Monday, December 2, 2013

How To Buy and Install Windows 8.1 for Use In Parallels For Mac

 WARNING:  It has been brought to my attention that this process may have been broken yet again.  Please proceed at your own risk with extreme caution.  

The following is how you obtain and install Windows 8.1 on Parallels for Mac, as this has some potential pitfalls if you don't know the entire process, or are just starting out and are unclear about what to do.   The process is simple, but takes a bit of time.

1.  Purchase your Windows 8.1 license here, from Microsoft.  

TECH NOTE:  Whilst our final copy of Windows is going to be running in a virtualized environment, the Hyper-V functionality for Windows itself to run other virtualized environments is only installed on Windows 8.1 Pro and above, so if you are planning on doing any Windows Phone development, do not download Windows Basic as the simulator requires Hyper-V to be enabled - so get Pro, or Ultimate.

The option you want is the "download" one, shown here.

2.  The Microsoft Store purchase won't show up immediately, so whilst that gets itself ready, install Parallels from here.

3.  Go back to, your Windows key is probably now ready (look on right hand side for menu option marked "Purchases and Downloads") - make a note of it.

4.  Now, here's where it gets a bit convoluted due to Microsoft needlessly creating a "chicken and egg" situation.  They incorrectly assumed that your computer came preloaded with Windows, or you are upgrading from Windows.  Therefore that "Download" option when you purchased Windows isn't actually a "Download" option for Windows.  Surprise!   There's a stub "WindowsSetup.exe" stub available, which runs under Windows (which you don't yet have).  Download the install stub and put it somewhere safe - whilst it's useless right now, we can use it later.

5.  When Parallels is installed, it will ask you if you want to download or install any OS's.  Choose the Widows 8.1 Preview.  This will download 3.5GB of files.  Do not activate it, personalize it, install anything in it, etc.  Just install as a trial for now.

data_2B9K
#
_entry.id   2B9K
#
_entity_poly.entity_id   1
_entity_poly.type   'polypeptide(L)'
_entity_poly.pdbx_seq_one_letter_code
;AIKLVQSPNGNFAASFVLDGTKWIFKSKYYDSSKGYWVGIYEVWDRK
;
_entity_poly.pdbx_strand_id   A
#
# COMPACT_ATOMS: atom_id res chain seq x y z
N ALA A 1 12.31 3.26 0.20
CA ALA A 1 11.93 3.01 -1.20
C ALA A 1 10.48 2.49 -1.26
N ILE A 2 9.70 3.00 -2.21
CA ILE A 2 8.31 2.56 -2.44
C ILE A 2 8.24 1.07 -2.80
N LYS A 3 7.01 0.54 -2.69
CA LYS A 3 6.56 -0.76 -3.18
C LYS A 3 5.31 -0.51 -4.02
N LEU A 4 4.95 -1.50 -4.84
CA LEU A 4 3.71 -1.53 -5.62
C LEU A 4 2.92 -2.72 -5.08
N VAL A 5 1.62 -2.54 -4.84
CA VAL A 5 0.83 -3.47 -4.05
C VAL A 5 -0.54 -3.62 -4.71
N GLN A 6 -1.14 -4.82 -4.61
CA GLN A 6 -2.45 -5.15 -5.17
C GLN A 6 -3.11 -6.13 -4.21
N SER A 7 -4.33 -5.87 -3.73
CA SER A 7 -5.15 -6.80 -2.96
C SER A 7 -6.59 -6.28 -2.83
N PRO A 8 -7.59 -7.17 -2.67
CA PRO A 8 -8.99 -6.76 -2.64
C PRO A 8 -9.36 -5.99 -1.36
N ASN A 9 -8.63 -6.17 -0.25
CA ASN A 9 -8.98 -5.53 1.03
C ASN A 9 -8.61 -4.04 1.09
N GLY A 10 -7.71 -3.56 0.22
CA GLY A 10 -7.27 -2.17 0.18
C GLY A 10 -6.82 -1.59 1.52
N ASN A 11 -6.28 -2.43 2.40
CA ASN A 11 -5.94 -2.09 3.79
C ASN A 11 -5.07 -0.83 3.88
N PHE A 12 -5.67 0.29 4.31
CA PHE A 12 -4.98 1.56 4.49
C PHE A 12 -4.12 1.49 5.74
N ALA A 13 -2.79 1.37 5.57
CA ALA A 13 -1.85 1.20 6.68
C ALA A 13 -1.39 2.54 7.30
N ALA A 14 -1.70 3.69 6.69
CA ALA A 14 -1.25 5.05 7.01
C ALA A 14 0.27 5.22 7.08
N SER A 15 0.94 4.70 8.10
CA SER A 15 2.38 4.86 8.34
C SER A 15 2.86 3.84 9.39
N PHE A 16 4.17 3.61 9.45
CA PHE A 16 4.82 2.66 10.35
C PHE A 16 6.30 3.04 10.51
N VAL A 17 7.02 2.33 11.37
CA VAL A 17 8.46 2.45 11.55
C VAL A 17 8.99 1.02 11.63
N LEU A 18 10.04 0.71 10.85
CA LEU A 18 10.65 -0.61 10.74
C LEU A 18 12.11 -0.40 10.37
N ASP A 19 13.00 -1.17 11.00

6.  When Windows 8.1 Preview is installed, do not install any Visual Studio 2013 software as it won't work on the preview.  Go straight back to the stub you downloaded earlier and run it from within the Preview desktop.  Enter your new Microsoft license key when prompted.

7. Windows will download and reinstall another entire 3.5GB copy of itself, when done, you now have a licensed full copy you can install your Visual Studio software on.

Technical Conclusion:  
Ask yourself this:  Why would someone purchase a full copy of Windows in download form, rather than a cheaper upgrade in download form?

Once you've wrestled with all of the possible permutations, you can't help but realize Microsoft was being lazy here.  When selling their OS it's all packaged visually and textually like you're going to purchase a download copy of the OS - a disc image, or at least something that can be booted from.  

Unfortunately, they incorrectly assumed that you were not purchasing the OS to bootstrap a clean drive or to install on a VM, so they assume the only other viable option - you already have Windows and ergo, they create a needless "chicken and egg" situation.

Compounding this logic failure, I personally ran into two failures by auxiliary staff.  One is here, where they clearly misunderstood what virtualization is with comical effect:

...and the other was when I was told by sales support to "Download the disc", which is not an option.

All of this could have simply been avoided by doing one thing:  When you have a choice of the physical DVD or a download (remember, this is not an upgrade copy, but a fresh/full install), make the download a full download.

Of course, this now begs the laughable question:  If you purchase the physical DVD, does it too come with just a single stub file that you can't boot from either?